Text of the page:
It’s probably obvious that New Space projects are going to be hammered by the impact of the Covid-19 epidemic. Some of the impacts we can expect:

  • Startup companies having a harder time obtaining venture capital.
  • Large companies sending large parts of their workforce home, as is NASA.
  • The Vice President, who heads the National Space Council, also heads the US Covid-19 Task Force. Guess which one will take priority.

The biggest impacts will be on HARDWARE. Until we have fully robotized factories for space systems, sending people home means hardware isn’t getting built. If we look at Artemis, NASA’s program to return humans to the Moon, the two key impacts will be on the Space Launch System and the Orion capsule, since those are already in development. The LANDER–which NASA is in the process of selecting from recently submitted proposals–isn’t very far along, and so some design work should be able to continue. Interestingly, NASA’s Associate Administrator for human exploration, Doug Loverro, recently decided that the Lunar Gateway is no longer in the critical path. He didn’t make that decision because of Covid-19, but fortuitously it reduces the challenge that NASA will face after the epidemic subsides.

There are two key areas that might not be severely impacted: SOFTWARE and CONCEPT DEVELOPMENT. In many (but not all) cases, software development can continue in a work-from-home situation. Security needs to be considered here, of course. NASA’s Marshall Space Flight Center is developing the software for SLS, which hopefully will move forward. Mission planning, business case development, architecture concepts, and roadmap development should probably be able to proceed unabated. And it is in these activities that most of the really exciting concepts live right now: reusable in-space transportation, lunar resource utilization, habitat development.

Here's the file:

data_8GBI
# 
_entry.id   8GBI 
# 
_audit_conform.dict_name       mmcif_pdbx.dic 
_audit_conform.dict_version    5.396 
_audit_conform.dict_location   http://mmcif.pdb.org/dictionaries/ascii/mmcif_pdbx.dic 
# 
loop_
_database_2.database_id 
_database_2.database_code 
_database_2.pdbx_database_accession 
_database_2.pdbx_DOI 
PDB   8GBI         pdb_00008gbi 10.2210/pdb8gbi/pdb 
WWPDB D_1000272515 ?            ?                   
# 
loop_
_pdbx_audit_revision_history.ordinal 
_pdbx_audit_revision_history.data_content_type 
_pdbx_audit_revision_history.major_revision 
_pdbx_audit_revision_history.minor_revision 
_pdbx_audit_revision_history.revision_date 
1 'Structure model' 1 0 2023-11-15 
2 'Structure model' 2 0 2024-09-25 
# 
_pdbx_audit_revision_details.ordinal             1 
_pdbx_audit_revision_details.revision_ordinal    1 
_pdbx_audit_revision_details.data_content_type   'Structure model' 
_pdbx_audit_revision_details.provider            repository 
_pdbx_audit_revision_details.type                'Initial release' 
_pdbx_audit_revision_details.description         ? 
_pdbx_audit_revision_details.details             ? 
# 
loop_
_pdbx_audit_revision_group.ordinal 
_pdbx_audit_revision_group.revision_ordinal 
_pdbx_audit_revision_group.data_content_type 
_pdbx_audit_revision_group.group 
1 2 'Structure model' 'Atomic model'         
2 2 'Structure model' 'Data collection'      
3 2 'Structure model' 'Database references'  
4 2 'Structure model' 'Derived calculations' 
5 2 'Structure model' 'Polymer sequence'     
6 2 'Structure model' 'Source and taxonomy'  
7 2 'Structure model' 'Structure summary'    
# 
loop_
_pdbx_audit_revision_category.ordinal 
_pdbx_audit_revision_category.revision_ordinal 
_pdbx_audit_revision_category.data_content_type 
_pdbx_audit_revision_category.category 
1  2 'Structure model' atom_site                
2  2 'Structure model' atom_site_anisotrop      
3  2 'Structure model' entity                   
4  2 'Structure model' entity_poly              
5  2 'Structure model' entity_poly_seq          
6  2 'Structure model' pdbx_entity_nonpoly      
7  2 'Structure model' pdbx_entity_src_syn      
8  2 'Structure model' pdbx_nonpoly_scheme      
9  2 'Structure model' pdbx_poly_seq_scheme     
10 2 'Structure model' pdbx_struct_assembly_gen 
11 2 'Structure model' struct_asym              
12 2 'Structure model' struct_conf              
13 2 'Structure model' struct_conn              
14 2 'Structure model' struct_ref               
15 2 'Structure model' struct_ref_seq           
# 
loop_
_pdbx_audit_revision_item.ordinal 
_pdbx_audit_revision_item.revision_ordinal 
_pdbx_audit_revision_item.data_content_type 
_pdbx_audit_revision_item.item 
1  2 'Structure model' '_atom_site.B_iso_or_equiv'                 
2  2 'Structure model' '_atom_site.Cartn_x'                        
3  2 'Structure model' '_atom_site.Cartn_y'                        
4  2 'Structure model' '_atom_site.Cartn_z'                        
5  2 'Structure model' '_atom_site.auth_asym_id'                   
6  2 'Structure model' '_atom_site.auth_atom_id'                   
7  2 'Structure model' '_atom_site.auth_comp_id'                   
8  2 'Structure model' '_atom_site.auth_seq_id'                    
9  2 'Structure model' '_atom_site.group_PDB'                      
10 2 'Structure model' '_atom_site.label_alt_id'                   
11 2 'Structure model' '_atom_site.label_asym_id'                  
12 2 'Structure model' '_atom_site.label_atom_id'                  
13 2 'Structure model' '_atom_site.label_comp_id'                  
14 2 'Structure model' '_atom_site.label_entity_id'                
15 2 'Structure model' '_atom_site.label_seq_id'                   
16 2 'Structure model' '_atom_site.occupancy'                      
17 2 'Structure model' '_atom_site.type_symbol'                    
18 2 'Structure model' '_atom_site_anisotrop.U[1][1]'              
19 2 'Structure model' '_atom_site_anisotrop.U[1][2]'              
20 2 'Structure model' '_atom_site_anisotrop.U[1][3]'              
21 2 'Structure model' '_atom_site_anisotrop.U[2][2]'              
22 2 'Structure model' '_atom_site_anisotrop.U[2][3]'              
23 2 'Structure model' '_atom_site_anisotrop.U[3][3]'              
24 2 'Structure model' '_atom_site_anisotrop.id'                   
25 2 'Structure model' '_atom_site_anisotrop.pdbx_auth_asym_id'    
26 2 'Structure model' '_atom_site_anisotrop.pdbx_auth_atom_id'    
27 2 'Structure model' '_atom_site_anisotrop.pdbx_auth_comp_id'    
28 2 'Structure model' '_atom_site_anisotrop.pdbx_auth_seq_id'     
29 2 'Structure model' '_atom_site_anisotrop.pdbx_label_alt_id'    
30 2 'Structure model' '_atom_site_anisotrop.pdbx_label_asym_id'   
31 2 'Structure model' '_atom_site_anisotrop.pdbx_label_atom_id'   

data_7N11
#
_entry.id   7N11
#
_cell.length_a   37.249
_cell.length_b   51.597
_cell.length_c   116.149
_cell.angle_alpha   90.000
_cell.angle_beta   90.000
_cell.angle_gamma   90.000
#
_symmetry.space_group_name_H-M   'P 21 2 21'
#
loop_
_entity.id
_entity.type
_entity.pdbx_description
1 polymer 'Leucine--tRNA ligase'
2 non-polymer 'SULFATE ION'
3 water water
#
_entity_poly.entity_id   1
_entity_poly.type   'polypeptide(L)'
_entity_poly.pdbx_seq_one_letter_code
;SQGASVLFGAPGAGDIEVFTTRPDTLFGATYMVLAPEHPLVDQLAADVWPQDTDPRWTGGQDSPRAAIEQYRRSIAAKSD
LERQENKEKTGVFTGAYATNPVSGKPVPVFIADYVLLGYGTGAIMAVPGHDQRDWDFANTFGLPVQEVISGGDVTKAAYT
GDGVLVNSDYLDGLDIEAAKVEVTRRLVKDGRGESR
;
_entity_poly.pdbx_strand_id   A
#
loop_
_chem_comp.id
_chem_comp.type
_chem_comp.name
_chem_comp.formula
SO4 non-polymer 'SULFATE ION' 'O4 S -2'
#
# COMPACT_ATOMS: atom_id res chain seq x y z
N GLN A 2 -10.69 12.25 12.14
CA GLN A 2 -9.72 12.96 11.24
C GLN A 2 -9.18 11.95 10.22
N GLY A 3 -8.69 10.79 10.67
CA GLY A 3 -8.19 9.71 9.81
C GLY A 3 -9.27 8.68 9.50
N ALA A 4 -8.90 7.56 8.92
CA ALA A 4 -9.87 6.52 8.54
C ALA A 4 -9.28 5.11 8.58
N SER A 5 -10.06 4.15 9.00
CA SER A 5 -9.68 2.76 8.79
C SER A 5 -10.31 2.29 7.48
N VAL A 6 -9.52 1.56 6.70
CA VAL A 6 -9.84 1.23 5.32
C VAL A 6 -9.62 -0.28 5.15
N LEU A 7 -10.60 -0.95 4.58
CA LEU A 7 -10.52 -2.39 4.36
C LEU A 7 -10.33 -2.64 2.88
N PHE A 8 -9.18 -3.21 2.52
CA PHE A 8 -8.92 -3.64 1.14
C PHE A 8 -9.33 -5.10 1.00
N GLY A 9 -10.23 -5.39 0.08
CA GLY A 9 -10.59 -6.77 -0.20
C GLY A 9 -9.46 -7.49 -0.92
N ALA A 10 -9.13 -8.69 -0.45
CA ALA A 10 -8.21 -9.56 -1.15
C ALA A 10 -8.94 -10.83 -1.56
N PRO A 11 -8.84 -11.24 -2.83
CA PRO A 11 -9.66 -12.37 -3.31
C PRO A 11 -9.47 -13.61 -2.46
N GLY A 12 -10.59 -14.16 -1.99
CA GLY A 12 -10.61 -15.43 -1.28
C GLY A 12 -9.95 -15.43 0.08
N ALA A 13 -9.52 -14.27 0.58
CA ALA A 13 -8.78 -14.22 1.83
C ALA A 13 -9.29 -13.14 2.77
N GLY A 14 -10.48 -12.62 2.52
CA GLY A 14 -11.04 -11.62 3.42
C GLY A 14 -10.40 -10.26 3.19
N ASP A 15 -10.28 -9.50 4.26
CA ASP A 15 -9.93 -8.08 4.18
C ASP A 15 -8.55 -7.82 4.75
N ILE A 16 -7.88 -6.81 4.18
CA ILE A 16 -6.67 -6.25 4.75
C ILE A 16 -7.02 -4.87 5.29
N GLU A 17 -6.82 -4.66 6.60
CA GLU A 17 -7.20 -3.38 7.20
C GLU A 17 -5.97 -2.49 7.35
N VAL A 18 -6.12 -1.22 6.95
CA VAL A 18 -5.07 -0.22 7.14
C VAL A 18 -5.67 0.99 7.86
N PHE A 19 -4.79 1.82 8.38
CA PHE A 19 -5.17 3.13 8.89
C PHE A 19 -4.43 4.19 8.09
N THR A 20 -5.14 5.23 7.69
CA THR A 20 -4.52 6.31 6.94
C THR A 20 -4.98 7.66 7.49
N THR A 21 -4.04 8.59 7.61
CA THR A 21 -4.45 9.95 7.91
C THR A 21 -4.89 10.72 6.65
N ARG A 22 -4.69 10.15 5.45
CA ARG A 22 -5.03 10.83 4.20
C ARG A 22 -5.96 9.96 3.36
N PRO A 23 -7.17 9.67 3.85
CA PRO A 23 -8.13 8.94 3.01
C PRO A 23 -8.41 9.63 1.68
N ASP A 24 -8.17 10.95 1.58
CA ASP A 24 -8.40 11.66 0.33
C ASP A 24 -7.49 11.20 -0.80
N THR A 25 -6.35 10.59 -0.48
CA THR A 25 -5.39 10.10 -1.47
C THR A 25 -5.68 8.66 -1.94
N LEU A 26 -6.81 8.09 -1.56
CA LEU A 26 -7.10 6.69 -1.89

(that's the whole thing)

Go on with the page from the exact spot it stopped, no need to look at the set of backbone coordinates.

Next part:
This is the time that THINKING can pull us forward–if new approaches are conceived, perhaps the damage done by Covid-19 to moving humanity into the solar system might not be so bad. For example: what if we take SLS out of the loop for Artemis, and re-scope it to use commercial launch vehicles? That might cause some lander redesign, but that’s not very far along anyway. We do NOT have to accept the status quo, and we do NOT have to succumb to depression over the impact of this virus.

Let’s be determined to get humans back to the Moon. Let’s be determined to grow the space economy. Let’s win this.